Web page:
The gassing of the Kurds at Halbja occurred in March, 1988, before Gulf War I and while the U.S. was stongly backing Iraq against Iran. You can google it yourself if you want more information, but here are a few links to start with:



After Halabja, the Senate tried to impose sanctions on Iraq, but the bill died in the House due to pressure from the administration.

8:45 PM, January 25, 2006  
Blogger Jean said...

"What would is take for you to consider the U.S. is making progress in reducing it's Nuc's"

Some evidence would be nice. Maybe the U.S. should declassify some key documents relating to weapons development and allow in UN and IAEA inspectors? I'd be interested to read their reports.

9:19 PM, January 25, 2006  
Blogger Elizabeth said...

Re the comment: ""Iran has a rich and complex culture, an educated class, and a thriving civil society at the grassroots level," I also suspect the same thing could be said about that entire area i.e. Iran, Iraq, Egypt etc. before Islam came in on the point of the sword"

Islam came into the area more than 1,000 years ago and Islam was the source of much of the culture in that area for a long time...What undermined and weakened the region was exploitive Western colonialism...

3:11 AM, January 26, 2006  
Blogger Sodiumhydrid said...

I was refering to the gasing of the Kurds that occured in the 90's (about 1993) after the gulf war. While there was a no fly zone and after the U.S. took away Saddams fighter jets and should have but didn't take away the helicopters, as that is what he used to gas the Kurds. We were not allies at that time.

Guess the reports and stats released by the government just are good enough. Have any stats on the Russian nucs? They did after all have far more then the U.S. did, with far less documention or security?????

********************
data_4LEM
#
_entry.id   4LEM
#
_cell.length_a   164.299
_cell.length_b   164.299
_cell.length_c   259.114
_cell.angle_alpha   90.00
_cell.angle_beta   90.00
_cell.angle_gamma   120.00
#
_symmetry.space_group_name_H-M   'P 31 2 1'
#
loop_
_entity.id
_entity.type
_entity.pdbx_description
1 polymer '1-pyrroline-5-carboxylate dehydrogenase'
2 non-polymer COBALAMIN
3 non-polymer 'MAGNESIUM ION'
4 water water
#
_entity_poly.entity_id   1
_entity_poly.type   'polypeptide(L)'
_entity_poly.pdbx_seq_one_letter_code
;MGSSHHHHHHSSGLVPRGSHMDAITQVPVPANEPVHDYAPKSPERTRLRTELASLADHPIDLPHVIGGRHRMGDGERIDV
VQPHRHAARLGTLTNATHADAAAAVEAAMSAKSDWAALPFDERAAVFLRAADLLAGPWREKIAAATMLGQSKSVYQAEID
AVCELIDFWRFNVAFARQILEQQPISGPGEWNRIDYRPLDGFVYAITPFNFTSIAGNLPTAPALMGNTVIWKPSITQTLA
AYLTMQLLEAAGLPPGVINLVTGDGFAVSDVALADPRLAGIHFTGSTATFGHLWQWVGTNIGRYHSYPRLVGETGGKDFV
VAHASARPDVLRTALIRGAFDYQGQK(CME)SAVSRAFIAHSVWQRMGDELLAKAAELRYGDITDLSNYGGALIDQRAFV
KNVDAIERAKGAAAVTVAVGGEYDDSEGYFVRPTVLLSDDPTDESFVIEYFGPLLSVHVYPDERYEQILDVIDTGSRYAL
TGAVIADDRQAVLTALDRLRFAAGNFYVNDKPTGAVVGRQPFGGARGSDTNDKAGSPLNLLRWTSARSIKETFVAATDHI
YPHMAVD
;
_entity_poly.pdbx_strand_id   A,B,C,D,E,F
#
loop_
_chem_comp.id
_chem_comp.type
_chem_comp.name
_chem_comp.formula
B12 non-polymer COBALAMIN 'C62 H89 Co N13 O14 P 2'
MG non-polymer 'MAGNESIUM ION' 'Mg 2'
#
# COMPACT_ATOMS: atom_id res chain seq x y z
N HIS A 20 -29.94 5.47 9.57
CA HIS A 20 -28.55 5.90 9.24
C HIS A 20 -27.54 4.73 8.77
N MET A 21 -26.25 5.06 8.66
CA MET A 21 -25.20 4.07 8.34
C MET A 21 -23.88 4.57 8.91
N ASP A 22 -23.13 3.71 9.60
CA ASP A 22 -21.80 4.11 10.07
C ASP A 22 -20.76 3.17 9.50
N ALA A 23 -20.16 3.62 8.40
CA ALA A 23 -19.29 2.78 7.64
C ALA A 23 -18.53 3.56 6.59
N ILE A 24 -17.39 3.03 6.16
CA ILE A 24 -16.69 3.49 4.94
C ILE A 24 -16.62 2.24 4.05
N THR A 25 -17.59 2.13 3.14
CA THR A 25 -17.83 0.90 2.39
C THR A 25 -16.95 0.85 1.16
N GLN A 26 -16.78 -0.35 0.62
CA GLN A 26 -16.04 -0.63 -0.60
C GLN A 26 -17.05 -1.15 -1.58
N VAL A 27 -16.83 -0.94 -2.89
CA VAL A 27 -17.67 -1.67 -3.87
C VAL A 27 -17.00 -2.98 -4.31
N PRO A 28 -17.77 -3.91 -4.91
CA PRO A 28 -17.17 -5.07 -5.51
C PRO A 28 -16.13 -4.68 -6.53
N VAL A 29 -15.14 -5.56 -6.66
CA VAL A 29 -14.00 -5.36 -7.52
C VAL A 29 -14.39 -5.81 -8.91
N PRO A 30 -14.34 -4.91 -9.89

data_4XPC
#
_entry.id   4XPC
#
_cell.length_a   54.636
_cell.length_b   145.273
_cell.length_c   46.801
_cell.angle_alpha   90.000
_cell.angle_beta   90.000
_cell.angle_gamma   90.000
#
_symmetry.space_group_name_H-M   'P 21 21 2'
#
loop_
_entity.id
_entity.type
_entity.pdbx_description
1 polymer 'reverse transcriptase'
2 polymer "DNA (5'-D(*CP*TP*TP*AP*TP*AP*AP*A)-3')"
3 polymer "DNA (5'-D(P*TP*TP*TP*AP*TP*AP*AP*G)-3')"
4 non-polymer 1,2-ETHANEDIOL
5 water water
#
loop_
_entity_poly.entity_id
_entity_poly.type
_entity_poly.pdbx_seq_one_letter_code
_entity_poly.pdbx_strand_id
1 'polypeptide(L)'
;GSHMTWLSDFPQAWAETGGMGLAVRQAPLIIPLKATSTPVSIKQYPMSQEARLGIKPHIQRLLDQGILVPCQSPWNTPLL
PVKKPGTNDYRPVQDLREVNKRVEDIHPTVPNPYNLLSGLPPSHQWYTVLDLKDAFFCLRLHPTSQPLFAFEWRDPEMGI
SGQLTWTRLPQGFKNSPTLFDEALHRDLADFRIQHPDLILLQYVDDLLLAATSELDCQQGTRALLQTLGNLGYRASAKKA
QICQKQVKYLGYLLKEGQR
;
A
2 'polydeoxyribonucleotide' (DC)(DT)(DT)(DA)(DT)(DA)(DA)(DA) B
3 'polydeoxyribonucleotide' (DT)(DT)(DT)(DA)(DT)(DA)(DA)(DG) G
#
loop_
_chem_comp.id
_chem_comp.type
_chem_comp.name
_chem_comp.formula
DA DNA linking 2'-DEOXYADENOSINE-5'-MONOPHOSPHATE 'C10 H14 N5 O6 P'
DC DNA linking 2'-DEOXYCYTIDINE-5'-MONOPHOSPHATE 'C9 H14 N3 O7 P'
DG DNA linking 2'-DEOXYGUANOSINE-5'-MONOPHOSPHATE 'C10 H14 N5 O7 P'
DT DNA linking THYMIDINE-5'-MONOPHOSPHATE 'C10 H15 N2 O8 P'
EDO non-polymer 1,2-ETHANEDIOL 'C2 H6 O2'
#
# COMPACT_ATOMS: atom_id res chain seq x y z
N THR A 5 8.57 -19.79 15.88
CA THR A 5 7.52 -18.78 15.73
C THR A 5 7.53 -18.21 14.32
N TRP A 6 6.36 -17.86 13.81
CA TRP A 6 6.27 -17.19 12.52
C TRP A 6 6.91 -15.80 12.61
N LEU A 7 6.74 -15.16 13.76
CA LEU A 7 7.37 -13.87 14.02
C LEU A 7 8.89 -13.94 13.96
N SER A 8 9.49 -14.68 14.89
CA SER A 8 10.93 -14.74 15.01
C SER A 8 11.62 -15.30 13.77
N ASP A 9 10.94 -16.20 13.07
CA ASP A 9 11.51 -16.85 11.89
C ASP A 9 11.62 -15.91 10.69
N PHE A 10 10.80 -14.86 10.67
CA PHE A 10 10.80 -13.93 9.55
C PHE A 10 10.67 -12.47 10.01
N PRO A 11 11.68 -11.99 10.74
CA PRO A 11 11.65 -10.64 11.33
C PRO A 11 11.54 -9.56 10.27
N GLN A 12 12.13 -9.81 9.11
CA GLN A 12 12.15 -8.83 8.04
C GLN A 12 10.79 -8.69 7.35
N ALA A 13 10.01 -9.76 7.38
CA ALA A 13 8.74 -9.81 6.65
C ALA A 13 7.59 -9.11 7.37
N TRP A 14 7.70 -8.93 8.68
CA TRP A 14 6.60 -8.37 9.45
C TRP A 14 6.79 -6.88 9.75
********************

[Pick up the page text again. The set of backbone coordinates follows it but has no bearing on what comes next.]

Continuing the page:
To Elizabeth, it was still the point of the sword the brought Islam in. Are you saying you see it as a value added product and thus worth the price. Chritianity and other things were the source of the culture before Islam came in. Who is to say that the culture wouldn't have been greater if it had had the chance to develope on its own. If you look at history Egypt was the center of the cultural world long before Islam came along. The library at Alexandria was possibly the greatest repository of knowledge in the eastern hemisphere about a 1000 years before Islam came into being.

4:41 AM, January 27, 2006  
Blogger Sodiumhydrid said...

Addendum: Tried to go to sleep but felt I had left somethings unsaid, to much infered with out clarity.

"Islam came into the area more than 1,000 years ago and Islam was the source of much of the culture in that area for a long time...What undermined and weakened the region was exploitive Western colonialism"

The thought I'm trying to raise is, when everybody looks back at history to try and find the source of today's issues, they refuse to look any farther then the earlist oppertunity to blame it on western society. The Arab practice of taking and selling slaves, before "western colonialism" doesn't count as exploitive. Why??? That western colonialism got the idea from the Arabs seems to get lost all the time. The history of that part of the world was one of turmoil long long before western society ever made an appearence there, from before Christ for that mater. I'm not saying western influence has been a fix all or the bane of the area, rather that it may have just knocked it off on a tangent and isn't the main part of the equation. Rather then just blaming the west for everything, perhaps it should be considered as an influencing factor and we should look for the deeper underlying issues that are rooted in the area and are the basis that all the rest of the house of cards is built on.